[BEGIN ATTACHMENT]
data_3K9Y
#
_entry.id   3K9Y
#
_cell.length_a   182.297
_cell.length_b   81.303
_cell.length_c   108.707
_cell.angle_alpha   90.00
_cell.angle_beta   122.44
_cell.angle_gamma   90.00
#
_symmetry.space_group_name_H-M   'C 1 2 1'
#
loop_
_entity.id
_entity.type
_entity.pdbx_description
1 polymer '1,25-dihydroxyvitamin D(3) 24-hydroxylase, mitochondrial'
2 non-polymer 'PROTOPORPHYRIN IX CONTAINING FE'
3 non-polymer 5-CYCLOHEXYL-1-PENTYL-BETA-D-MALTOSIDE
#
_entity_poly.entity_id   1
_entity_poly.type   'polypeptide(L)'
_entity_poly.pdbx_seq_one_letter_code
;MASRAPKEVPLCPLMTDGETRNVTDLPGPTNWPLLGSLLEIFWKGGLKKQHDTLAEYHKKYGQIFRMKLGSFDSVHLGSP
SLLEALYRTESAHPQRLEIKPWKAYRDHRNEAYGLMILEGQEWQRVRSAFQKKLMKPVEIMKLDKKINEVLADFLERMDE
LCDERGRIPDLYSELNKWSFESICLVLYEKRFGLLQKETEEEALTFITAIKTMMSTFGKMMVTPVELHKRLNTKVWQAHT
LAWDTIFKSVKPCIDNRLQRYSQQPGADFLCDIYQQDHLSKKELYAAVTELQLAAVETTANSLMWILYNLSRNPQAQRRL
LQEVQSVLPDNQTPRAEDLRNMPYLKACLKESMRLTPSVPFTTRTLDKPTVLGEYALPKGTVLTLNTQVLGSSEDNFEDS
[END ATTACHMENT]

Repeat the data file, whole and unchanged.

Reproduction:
data_3K9Y
#
_entry.id   3K9Y
#
_cell.length_a   182.297
_cell.length_b   81.303
_cell.length_c   108.707
_cell.angle_alpha   90.00
_cell.angle_beta   122.44
_cell.angle_gamma   90.00
#
_symmetry.space_group_name_H-M   'C 1 2 1'
#
loop_
_entity.id
_entity.type
_entity.pdbx_description
1 polymer '1,25-dihydroxyvitamin D(3) 24-hydroxylase, mitochondrial'
2 non-polymer 'PROTOPORPHYRIN IX CONTAINING FE'
3 non-polymer 5-CYCLOHEXYL-1-PENTYL-BETA-D-MALTOSIDE
#
_entity_poly.entity_id   1
_entity_poly.type   'polypeptide(L)'
_entity_poly.pdbx_seq_one_letter_code
;MASRAPKEVPLCPLMTDGETRNVTDLPGPTNWPLLGSLLEIFWKGGLKKQHDTLAEYHKKYGQIFRMKLGSFDSVHLGSP
SLLEALYRTESAHPQRLEIKPWKAYRDHRNEAYGLMILEGQEWQRVRSAFQKKLMKPVEIMKLDKKINEVLADFLERMDE
LCDERGRIPDLYSELNKWSFESICLVLYEKRFGLLQKETEEEALTFITAIKTMMSTFGKMMVTPVELHKRLNTKVWQAHT
LAWDTIFKSVKPCIDNRLQRYSQQPGADFLCDIYQQDHLSKKELYAAVTELQLAAVETTANSLMWILYNLSRNPQAQRRL
LQEVQSVLPDNQTPRAEDLRNMPYLKACLKESMRLTPSVPFTTRTLDKPTVLGEYALPKGTVLTLNTQVLGSSEDNFEDS